‘Memory is a funny thing.’
Toru Watanabe, our narrator, is 37 years old when the novel opens. He is on a flight when an orchestral version of ‘Norwegian Wood’ takes him back to his life as a university student in Tokyo 18 years earlier.
Then, Toru was a quiet, serious student, devoted to Naoko. But the tragic death of Naoko’s long-term boyfriend, Toru’s best friend, overshadows and shapes their relationship. While Toru adapts to life on campus, Naoko retreats into herself and leaves Tokyo. Toru becomes involved with Midori, who is completely different from Naoko, but it is Naoko who he is waiting for.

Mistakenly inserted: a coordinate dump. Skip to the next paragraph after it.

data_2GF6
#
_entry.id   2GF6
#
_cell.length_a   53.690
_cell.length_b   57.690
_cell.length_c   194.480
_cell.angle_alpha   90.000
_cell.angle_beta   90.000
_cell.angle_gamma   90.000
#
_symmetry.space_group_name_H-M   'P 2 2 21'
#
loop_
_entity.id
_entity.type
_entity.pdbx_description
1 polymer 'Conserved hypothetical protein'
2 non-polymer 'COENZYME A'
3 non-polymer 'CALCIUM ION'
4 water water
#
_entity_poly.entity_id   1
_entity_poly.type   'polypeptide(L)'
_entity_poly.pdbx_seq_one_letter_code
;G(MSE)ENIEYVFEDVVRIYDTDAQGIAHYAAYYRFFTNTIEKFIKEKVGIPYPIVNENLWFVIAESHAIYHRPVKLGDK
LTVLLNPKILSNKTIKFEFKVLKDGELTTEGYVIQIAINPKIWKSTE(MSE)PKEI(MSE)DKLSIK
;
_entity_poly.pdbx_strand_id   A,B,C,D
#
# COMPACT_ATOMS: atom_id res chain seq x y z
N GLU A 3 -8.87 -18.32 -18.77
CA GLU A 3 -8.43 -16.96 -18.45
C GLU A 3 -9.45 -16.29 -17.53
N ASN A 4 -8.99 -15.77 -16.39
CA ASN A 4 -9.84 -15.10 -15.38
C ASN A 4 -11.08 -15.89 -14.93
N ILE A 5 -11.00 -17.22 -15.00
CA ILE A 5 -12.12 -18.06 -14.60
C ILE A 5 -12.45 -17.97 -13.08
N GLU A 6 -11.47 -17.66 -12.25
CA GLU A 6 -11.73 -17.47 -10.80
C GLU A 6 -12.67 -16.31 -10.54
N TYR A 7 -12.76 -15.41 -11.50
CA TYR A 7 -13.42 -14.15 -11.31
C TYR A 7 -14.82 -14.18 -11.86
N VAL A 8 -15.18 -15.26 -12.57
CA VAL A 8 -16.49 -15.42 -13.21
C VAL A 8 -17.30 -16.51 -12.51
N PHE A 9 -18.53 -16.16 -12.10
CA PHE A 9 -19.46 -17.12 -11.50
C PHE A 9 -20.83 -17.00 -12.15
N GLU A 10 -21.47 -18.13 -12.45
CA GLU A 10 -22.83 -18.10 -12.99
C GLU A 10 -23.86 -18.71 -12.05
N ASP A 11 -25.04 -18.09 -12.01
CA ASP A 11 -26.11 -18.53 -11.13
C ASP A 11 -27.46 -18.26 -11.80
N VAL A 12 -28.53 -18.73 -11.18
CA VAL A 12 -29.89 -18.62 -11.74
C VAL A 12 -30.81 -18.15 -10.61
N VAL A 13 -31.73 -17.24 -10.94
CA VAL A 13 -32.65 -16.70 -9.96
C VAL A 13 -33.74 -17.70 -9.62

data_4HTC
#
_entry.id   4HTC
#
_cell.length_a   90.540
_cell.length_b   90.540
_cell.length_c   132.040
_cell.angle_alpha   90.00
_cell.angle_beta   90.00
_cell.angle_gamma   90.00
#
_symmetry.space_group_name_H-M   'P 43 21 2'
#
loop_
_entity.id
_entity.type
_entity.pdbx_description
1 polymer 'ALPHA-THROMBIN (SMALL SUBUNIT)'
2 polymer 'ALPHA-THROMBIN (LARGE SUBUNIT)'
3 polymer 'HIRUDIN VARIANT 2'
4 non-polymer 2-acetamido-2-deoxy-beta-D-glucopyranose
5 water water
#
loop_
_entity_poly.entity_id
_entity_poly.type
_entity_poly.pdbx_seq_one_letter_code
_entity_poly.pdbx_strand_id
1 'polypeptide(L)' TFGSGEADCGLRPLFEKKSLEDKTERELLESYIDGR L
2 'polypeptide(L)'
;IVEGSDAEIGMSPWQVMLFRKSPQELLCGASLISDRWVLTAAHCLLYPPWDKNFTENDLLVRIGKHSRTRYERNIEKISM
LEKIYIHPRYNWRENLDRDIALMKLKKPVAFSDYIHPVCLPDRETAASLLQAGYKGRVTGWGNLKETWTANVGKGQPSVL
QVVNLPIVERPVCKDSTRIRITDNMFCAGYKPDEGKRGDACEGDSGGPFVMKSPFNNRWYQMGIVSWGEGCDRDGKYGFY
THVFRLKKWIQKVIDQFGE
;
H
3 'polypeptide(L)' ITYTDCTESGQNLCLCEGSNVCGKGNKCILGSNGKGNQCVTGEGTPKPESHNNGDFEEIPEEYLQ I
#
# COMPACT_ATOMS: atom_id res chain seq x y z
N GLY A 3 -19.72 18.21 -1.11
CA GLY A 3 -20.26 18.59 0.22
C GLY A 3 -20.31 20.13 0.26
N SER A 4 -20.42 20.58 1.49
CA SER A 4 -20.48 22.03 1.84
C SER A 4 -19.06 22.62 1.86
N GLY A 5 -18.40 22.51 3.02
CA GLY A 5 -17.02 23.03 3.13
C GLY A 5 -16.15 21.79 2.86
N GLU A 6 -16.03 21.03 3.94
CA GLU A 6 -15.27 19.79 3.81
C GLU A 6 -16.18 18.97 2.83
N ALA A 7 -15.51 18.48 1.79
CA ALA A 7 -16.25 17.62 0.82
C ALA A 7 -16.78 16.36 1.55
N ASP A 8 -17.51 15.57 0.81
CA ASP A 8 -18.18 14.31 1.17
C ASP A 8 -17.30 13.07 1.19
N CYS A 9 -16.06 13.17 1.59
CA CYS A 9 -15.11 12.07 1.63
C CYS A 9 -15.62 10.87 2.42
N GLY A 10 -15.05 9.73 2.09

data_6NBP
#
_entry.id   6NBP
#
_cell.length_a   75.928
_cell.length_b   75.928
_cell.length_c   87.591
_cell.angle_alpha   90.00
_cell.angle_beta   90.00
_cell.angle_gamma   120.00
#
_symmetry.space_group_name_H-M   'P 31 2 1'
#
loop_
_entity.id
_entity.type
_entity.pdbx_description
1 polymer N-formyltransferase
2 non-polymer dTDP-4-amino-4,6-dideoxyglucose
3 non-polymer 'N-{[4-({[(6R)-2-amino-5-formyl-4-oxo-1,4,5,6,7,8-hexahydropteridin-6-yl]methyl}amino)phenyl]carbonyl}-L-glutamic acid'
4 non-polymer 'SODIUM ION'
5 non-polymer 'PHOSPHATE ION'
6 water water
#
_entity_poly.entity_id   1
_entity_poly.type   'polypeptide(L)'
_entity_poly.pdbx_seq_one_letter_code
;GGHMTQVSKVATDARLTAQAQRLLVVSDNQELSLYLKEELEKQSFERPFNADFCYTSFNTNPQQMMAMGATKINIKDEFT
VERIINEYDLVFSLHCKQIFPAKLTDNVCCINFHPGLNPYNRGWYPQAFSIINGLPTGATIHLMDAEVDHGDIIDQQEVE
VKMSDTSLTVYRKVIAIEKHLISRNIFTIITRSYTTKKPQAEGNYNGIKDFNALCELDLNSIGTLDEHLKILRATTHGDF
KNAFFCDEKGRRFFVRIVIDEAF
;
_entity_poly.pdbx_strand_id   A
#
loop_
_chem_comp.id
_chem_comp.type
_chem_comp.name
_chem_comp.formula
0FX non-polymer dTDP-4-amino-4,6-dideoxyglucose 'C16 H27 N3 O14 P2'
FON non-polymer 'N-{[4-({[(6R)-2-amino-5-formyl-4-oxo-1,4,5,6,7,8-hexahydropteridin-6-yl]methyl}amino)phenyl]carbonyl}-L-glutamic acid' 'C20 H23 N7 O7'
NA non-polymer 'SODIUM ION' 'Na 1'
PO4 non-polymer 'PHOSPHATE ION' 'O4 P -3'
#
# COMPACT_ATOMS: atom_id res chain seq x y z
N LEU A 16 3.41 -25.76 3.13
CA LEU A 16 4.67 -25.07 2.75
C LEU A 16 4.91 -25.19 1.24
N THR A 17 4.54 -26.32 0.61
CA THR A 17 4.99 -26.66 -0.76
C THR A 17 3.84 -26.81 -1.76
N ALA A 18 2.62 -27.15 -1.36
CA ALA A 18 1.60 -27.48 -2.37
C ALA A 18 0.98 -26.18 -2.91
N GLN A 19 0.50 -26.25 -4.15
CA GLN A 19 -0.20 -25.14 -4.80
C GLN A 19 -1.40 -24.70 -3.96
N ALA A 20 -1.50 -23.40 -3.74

So where does this leave Toru? He is caught between his feelings for Naoko, which he is largely unable to act on, and his physical response to Midori when she is in the mood to spend time with him. It is tough enough being a young adult without being torn between responsibility and reaction.
I found this novel unbearably sad at times. Toru spends a lot of time alone, reflecting on life and death. There is plenty of sex (and occasional intimacy) as Toru tries to understand his own emotional responses. Thirty-seven-year-old Toru is removed from the events of the past, but never from their impact. And I finished the novel, wondering whether the adult Toru can achieve peace within himself.
‘People leave strange little memories of themselves behind when they die.’